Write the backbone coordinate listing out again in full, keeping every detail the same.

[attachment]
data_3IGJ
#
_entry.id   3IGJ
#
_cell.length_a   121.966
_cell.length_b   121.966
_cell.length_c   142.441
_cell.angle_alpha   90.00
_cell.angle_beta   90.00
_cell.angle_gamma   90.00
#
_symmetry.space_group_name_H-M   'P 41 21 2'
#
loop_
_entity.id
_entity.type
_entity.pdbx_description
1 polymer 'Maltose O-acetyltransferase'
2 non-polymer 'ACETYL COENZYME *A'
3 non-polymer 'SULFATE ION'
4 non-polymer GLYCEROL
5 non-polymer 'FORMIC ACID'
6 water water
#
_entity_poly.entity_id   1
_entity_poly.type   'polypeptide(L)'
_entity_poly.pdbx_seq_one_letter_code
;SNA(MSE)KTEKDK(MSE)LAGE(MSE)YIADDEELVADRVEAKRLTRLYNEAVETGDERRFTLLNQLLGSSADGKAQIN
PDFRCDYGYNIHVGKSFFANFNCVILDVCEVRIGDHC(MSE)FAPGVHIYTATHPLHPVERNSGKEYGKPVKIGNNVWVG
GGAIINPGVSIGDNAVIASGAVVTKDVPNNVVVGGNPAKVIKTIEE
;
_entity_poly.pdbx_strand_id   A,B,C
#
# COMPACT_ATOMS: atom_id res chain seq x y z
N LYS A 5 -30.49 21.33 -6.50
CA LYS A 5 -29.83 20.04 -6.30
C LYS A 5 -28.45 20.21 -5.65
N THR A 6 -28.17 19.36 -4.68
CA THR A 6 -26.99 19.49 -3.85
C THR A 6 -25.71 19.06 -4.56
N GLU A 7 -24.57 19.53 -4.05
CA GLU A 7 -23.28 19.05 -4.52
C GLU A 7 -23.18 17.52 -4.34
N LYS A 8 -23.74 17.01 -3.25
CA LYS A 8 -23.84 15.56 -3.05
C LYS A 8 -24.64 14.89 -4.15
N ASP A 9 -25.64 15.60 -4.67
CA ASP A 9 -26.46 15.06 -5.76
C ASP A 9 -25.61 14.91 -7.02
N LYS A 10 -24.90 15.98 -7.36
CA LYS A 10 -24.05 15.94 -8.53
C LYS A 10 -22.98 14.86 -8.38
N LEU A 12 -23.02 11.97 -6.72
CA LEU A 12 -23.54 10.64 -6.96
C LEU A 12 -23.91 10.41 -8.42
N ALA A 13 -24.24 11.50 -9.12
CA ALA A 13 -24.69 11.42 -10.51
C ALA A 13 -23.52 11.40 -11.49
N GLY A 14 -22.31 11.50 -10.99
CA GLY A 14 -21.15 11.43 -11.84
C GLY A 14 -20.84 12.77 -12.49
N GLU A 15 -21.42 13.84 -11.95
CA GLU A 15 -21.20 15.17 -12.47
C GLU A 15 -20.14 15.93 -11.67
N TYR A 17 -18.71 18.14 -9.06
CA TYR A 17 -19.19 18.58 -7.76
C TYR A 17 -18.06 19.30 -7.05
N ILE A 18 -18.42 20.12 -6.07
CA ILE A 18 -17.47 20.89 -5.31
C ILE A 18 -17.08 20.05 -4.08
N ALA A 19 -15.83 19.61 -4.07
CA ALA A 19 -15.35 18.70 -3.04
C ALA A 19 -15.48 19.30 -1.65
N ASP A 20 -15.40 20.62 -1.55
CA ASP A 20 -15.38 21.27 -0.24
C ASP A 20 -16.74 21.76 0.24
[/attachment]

data_3IGJ
#
_entry.id   3IGJ
#
_cell.length_a   121.966
_cell.length_b   121.966
_cell.length_c   142.441
_cell.angle_alpha   90.00
_cell.angle_beta   90.00
_cell.angle_gamma   90.00
#
_symmetry.space_group_name_H-M   'P 41 21 2'
#
loop_
_entity.id
_entity.type
_entity.pdbx_description
1 polymer 'Maltose O-acetyltransferase'
2 non-polymer 'ACETYL COENZYME *A'
3 non-polymer 'SULFATE ION'
4 non-polymer GLYCEROL
5 non-polymer 'FORMIC ACID'
6 water water
#
_entity_poly.entity_id   1
_entity_poly.type   'polypeptide(L)'
_entity_poly.pdbx_seq_one_letter_code
;SNA(MSE)KTEKDK(MSE)LAGE(MSE)YIADDEELVADRVEAKRLTRLYNEAVETGDERRFTLLNQLLGSSADGKAQIN
PDFRCDYGYNIHVGKSFFANFNCVILDVCEVRIGDHC(MSE)FAPGVHIYTATHPLHPVERNSGKEYGKPVKIGNNVWVG
GGAIINPGVSIGDNAVIASGAVVTKDVPNNVVVGGNPAKVIKTIEE
;
_entity_poly.pdbx_strand_id   A,B,C
#
# COMPACT_ATOMS: atom_id res chain seq x y z
N LYS A 5 -30.49 21.33 -6.50
CA LYS A 5 -29.83 20.04 -6.30
C LYS A 5 -28.45 20.21 -5.65
N THR A 6 -28.17 19.36 -4.68
CA THR A 6 -26.99 19.49 -3.85
C THR A 6 -25.71 19.06 -4.56
N GLU A 7 -24.57 19.53 -4.05
CA GLU A 7 -23.28 19.05 -4.52
C GLU A 7 -23.18 17.52 -4.34
N LYS A 8 -23.74 17.01 -3.25
CA LYS A 8 -23.84 15.56 -3.05
C LYS A 8 -24.64 14.89 -4.15
N ASP A 9 -25.64 15.60 -4.67
CA ASP A 9 -26.46 15.06 -5.76
C ASP A 9 -25.61 14.91 -7.02
N LYS A 10 -24.90 15.98 -7.36
CA LYS A 10 -24.05 15.94 -8.53
C LYS A 10 -22.98 14.86 -8.38
N LEU A 12 -23.02 11.97 -6.72
CA LEU A 12 -23.54 10.64 -6.96
C LEU A 12 -23.91 10.41 -8.42
N ALA A 13 -24.24 11.50 -9.12
CA ALA A 13 -24.69 11.42 -10.51
C ALA A 13 -23.52 11.40 -11.49
N GLY A 14 -22.31 11.50 -10.99
CA GLY A 14 -21.15 11.43 -11.84
C GLY A 14 -20.84 12.77 -12.49
N GLU A 15 -21.42 13.84 -11.95
CA GLU A 15 -21.20 15.17 -12.47
C GLU A 15 -20.14 15.93 -11.67
N TYR A 17 -18.71 18.14 -9.06
CA TYR A 17 -19.19 18.58 -7.76
C TYR A 17 -18.06 19.30 -7.05
N ILE A 18 -18.42 20.12 -6.07
CA ILE A 18 -17.47 20.89 -5.31
C ILE A 18 -17.08 20.05 -4.08
N ALA A 19 -15.83 19.61 -4.07
CA ALA A 19 -15.35 18.70 -3.04
C ALA A 19 -15.48 19.30 -1.65
N ASP A 20 -15.40 20.62 -1.55
CA ASP A 20 -15.38 21.27 -0.24
C ASP A 20 -16.74 21.76 0.24